The British House of Commons does not share his reticence. They voted unanimously (278-0) in favour of declaring the attacks against Christians as genocide. Similarly the US House of Representatives made a unanimous declaration in March, and likewise the European Parliament did so in February 2016. The Church of Ireland also unanimously adopted a motion at its General Synod in Dublin expressing solidarity with persecuted Christians across the world.
What has the Church of England done? Nothing.
While their Christian brethren— bishops, priests, nuns, evangelists and congregation members – are raped, stoned, crucified or machine-gunned to death, while their churches are bombed or burned down, while modern day Neros are throwing Christians to the lions, what the members of General Synod are suffering from is a preoccupation with sex.
As the veteran conservative blogger Adrian Hilton observed earlier this week regarding this week’s Synod: ‘Of the 85 listed Synod questions, not one – not one – is concerned with the plight of the persecuted church worldwide. There are questions about sex, sexuality, sex, LGBT, sex, LGTBQIA (what?), sex, LGBTI, sex, same-sex marriage, sex, “gay cure” conversion therapy, sex, sex, and sex. Oh, there’s a question on ‘Monitoring air quality’, too. That’s diversity of obsession. Welcome to the General Sex Synod of the Church of England.’
‘Sex’ is to General Synod what the ‘bell’ was to the Russian psychologist Ivan Pavlov’s salivating dogs. The Church of England has sex on the brain. Four African nations face one of the worst famine crises since World War II yet all the Church of England can obsess about is what lies below, not above, the belt.
So why this fixation on sex? And at a time that Justin Welby is facing serious questions regarding two of the most significant sexual abuse scandals in recent archiepiscopal memory? Could this be another diversionary virtue-signalling media tactic as was scapegoating the former conservative ABC George Carey, while letting the former liberal ABC Rowan Williams get away with a rap on the knuckles?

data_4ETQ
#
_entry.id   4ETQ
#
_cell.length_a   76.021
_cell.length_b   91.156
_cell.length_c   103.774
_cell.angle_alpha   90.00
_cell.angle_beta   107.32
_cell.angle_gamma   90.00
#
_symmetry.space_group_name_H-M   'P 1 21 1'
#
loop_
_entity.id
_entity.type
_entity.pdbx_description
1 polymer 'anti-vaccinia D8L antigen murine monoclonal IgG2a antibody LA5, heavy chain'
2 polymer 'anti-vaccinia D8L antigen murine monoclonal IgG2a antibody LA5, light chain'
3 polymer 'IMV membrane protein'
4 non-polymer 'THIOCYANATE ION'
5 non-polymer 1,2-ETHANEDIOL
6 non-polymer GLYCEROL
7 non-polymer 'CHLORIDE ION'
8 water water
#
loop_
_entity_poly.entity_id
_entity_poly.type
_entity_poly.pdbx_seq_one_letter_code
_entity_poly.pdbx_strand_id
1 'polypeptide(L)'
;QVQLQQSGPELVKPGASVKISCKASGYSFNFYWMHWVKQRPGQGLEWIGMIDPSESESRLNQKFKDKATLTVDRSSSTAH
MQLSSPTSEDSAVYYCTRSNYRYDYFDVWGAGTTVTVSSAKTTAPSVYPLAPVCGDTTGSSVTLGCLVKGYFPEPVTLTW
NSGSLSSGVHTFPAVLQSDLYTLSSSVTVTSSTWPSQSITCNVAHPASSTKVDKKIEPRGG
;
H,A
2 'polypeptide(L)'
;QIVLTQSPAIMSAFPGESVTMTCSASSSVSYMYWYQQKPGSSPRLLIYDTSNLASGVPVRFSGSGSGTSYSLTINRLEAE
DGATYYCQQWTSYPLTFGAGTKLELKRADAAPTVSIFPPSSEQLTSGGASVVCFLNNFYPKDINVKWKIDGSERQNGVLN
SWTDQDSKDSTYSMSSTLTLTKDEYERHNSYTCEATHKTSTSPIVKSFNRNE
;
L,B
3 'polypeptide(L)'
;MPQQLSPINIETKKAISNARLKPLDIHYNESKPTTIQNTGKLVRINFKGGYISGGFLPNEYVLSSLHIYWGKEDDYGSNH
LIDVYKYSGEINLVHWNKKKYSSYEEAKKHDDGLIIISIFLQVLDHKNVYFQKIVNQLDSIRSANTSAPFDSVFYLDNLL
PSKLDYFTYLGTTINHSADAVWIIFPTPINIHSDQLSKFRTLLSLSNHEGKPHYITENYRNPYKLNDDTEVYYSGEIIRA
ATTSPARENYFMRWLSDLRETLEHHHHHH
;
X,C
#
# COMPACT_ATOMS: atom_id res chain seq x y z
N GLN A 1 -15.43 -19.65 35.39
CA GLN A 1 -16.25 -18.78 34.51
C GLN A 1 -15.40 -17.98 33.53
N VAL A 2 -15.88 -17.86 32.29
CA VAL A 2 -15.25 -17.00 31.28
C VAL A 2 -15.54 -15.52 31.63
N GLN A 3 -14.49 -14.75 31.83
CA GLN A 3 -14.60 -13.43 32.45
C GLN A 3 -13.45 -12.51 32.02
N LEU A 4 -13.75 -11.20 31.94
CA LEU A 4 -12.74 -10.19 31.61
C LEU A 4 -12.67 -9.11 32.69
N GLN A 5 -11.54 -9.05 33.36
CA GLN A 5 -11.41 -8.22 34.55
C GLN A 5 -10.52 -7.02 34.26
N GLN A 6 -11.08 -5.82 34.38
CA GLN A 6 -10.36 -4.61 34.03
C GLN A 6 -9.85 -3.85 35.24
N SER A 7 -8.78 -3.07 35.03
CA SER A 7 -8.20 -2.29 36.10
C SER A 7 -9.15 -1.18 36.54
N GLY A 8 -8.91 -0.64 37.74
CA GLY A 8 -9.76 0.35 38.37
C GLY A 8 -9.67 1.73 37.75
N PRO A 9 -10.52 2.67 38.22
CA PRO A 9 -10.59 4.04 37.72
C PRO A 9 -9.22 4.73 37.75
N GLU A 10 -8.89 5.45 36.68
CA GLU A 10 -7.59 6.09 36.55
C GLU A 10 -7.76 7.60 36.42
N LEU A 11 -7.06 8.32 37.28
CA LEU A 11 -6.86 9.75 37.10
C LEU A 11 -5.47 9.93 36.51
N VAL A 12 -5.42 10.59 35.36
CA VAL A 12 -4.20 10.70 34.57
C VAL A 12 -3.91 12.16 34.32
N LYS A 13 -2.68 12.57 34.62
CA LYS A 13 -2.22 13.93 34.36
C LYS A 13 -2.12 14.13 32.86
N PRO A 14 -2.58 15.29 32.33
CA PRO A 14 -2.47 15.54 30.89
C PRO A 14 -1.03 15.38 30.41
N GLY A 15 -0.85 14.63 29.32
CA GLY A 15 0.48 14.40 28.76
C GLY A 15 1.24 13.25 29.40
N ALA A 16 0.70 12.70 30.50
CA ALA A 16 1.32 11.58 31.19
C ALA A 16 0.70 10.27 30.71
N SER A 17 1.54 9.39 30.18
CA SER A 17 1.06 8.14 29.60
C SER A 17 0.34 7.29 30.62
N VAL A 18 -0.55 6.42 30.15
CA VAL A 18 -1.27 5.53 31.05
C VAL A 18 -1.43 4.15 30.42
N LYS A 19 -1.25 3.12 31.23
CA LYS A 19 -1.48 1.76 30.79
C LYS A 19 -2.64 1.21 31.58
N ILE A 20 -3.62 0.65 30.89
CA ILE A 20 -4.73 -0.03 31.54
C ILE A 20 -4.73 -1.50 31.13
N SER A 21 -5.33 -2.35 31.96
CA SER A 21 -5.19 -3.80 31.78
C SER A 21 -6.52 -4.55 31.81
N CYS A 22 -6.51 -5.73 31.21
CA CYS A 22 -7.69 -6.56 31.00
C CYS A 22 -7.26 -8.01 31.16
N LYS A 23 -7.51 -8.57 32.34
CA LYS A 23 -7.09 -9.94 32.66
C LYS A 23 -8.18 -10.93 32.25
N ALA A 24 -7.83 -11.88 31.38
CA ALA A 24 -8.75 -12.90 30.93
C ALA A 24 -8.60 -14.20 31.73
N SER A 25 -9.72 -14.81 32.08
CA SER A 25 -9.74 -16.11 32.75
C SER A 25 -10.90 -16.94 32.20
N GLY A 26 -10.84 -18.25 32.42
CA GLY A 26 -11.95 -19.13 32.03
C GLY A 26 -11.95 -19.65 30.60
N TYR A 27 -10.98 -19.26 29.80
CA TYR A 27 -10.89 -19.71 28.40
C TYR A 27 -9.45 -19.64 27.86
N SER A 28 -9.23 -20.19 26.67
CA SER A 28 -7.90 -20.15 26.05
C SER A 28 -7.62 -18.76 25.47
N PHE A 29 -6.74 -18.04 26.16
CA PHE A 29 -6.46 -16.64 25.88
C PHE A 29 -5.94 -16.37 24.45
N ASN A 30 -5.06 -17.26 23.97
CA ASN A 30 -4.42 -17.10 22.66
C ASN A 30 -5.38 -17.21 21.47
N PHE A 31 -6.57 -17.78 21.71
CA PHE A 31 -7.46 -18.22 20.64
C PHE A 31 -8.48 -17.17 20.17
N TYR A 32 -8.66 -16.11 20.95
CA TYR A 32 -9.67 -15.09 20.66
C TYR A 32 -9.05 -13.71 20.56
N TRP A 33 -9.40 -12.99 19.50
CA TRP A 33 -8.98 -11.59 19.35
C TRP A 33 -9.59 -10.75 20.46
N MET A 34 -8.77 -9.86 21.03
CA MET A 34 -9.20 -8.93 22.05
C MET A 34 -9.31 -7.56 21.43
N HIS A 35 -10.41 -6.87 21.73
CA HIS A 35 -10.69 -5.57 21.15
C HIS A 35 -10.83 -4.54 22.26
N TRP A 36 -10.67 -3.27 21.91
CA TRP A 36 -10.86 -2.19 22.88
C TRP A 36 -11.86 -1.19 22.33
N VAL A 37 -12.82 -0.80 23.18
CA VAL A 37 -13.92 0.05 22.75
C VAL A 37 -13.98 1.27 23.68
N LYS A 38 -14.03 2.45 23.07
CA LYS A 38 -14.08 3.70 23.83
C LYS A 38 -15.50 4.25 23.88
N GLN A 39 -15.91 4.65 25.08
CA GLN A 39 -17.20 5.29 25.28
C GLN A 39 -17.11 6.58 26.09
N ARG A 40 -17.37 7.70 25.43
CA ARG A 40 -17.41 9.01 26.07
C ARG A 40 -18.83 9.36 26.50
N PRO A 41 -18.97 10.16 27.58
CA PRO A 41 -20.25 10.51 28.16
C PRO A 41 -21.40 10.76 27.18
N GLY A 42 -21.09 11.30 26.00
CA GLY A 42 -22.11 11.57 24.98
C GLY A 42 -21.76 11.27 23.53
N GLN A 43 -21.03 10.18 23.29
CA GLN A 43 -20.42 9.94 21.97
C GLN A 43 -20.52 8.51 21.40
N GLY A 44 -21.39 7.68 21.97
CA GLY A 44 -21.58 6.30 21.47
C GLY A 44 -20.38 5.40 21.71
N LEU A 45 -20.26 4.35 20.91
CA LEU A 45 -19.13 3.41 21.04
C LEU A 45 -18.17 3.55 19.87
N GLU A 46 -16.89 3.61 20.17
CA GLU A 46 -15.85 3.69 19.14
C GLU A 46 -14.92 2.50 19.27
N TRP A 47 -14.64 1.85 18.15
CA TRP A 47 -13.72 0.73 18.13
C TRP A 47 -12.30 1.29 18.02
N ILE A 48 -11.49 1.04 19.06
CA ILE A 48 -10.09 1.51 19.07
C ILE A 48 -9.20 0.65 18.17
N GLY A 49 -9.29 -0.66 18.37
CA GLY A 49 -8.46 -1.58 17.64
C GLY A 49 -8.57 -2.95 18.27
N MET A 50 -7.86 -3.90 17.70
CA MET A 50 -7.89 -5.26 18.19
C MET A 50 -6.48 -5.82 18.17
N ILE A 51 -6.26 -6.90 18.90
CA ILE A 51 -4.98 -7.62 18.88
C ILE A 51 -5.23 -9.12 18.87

Last week, another skeleton came tumbling out of the C of E closet when ‘Michael,’ a victim of sexual abuse shed his anonymity and revealed his identity as Fr Matthew Ineson. Fr Ineson says he was molested, raped, and tortured by an Anglican priest, that he complained to a whole platoon of bishops, including Bishop of Oxford Steven Croft, Bishop of Leicester Martyn Snow and Archbishop of York John Sentamu, and finally that. he wrote to Archbishop Justin Welby 12 times in 2016, all ignored,’ he states. Fr Ineson will make his protest in full view of General Synod this weekend. The media will be agog – but not perhaps if Welby feeds them a diversionary sex agenda.
There is perhaps another more disturbing reason. The Church of England in recent years has begun to worship at another altar – the Unholy Trinity of Nietzsche, Marx and Freud. ‘It’s all about power,’ said Friedrich Nietzsche. ‘It’s all about sex,’ said Sigmund Freud. ‘It’s all about class warfare,’ said Karl Marx. General Synod is all about power politics.
Discussing pansexuality in a manner that would frazzle even Freud, the mania with sex keeps General Synod stimulated. The Marxian thesis of class warfare has morphed into a cultural Marxism of identity politics where the division is not so much between bourgeois and proletariat but between pansexualists and those who prefer the traditional position on sex.
Instead of having Bibles in the pew, it is likely members of General Synod will be given an illustrated copy of the Kama Sutra! Watching the antics of the General Synod Sex Circus, the Hungarian-born British journalist George Mikes, would have to rewrite the chapter on sex in his very funny book How to be an Alien. ‘European men and women have sex-lives; English men and women have hot-water bottles,’ he wrote in 1946. Not any more! And certainly not if you are on General Synod! You are more likely to get a sex therapy session.